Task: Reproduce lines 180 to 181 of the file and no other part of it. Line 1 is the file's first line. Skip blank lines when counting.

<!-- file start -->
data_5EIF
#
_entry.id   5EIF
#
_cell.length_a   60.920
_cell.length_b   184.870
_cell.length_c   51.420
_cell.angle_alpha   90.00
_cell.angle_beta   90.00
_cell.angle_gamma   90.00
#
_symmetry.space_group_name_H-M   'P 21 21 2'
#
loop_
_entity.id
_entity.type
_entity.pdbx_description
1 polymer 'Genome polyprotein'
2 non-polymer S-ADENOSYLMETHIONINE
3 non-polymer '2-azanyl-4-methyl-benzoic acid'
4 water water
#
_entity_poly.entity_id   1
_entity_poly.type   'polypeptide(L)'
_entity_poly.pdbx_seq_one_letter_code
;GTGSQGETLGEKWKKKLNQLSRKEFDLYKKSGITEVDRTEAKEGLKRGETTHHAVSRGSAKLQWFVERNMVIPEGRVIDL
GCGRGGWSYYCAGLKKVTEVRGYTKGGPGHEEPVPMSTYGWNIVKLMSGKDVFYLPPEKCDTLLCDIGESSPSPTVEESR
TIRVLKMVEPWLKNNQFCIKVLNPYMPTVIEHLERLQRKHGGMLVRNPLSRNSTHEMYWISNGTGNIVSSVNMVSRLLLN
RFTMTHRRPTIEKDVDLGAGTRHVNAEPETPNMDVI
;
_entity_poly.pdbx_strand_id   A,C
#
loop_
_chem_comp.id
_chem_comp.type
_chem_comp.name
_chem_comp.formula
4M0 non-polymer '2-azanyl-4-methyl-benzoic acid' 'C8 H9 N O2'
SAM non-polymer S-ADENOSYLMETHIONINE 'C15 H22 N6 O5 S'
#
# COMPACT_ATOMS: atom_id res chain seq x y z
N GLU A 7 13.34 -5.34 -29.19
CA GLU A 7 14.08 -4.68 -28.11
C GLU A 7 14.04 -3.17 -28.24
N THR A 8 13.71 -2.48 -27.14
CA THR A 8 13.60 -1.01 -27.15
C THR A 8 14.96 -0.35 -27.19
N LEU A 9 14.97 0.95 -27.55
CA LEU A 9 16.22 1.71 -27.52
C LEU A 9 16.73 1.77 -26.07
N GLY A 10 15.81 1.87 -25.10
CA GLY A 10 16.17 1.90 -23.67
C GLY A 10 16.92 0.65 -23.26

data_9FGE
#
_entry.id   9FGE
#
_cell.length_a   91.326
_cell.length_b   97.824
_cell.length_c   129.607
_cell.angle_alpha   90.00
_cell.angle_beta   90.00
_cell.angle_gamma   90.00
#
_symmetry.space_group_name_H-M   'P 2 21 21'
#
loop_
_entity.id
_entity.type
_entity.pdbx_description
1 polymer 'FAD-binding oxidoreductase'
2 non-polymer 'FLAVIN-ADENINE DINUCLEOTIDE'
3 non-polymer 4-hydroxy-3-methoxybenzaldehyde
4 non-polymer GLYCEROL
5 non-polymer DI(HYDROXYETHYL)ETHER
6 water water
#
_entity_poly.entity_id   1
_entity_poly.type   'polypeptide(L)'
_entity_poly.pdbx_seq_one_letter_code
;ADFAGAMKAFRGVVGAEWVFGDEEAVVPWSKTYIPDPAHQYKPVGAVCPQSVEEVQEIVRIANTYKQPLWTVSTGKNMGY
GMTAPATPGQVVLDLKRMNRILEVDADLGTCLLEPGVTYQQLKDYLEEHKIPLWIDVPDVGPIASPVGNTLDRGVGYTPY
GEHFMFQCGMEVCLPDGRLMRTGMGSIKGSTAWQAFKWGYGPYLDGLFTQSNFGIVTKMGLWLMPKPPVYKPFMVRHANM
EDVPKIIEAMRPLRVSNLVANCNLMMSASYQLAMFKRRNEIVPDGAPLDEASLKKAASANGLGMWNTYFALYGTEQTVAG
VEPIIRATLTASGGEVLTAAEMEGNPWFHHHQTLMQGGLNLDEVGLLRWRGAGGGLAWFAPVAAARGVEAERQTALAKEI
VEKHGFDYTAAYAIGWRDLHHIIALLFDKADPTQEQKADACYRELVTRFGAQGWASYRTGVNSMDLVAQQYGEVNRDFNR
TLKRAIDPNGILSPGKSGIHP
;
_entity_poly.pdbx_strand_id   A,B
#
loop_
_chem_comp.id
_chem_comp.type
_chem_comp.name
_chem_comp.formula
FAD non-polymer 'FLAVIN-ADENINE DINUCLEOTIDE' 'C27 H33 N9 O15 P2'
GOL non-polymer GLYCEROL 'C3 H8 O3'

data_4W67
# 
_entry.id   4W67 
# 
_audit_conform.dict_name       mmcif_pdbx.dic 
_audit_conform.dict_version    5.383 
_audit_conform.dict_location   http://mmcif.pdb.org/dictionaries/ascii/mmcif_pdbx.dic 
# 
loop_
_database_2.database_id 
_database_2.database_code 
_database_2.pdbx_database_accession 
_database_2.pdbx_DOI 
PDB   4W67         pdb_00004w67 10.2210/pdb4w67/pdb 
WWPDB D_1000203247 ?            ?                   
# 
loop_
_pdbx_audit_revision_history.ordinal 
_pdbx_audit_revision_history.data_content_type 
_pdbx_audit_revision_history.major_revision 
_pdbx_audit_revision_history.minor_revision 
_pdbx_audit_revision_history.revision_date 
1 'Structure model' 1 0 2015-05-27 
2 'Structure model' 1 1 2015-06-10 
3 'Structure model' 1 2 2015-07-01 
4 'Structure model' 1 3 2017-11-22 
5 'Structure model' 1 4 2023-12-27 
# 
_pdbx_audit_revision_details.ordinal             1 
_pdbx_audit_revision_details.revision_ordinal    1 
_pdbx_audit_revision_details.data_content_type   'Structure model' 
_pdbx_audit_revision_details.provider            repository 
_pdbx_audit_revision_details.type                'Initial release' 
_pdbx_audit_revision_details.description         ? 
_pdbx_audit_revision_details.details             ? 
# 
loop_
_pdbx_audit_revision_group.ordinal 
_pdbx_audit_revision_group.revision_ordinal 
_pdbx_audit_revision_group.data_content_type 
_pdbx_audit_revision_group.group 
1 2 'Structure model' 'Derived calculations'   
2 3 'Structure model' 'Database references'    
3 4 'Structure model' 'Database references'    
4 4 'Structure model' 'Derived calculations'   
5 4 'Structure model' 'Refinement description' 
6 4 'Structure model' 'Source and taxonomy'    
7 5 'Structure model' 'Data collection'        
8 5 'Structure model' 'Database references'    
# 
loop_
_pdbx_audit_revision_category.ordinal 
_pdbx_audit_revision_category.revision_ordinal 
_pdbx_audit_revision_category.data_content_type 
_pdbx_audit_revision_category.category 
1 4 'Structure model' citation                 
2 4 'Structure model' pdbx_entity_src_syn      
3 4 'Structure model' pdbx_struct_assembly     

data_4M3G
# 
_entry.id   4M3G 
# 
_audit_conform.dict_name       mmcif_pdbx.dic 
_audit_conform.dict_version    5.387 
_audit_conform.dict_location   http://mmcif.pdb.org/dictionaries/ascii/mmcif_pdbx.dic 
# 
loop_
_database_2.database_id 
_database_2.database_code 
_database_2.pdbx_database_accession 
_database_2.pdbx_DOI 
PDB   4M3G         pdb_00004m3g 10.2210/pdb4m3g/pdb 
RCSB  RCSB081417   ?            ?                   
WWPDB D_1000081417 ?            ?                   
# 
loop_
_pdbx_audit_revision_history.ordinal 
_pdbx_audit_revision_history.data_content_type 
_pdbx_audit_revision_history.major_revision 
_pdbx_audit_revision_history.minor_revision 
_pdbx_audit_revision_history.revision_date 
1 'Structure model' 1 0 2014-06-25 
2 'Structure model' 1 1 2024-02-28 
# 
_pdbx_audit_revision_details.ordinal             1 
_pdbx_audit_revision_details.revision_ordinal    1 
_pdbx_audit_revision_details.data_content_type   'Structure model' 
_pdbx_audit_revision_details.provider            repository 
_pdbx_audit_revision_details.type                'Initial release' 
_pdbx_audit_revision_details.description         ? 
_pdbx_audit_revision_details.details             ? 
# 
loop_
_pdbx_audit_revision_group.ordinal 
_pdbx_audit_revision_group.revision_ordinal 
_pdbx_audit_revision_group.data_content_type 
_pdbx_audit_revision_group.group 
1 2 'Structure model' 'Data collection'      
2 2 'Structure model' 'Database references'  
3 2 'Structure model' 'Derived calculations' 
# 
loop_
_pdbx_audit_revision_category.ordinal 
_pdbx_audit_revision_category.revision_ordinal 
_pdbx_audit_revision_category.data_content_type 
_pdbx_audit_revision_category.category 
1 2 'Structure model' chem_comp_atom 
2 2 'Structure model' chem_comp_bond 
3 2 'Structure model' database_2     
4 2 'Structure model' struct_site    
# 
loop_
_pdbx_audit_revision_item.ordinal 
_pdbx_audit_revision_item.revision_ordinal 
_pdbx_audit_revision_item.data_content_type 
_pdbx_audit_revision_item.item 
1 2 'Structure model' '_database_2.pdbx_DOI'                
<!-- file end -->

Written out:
2 'Structure model' 1 1 2024-02-28 
# 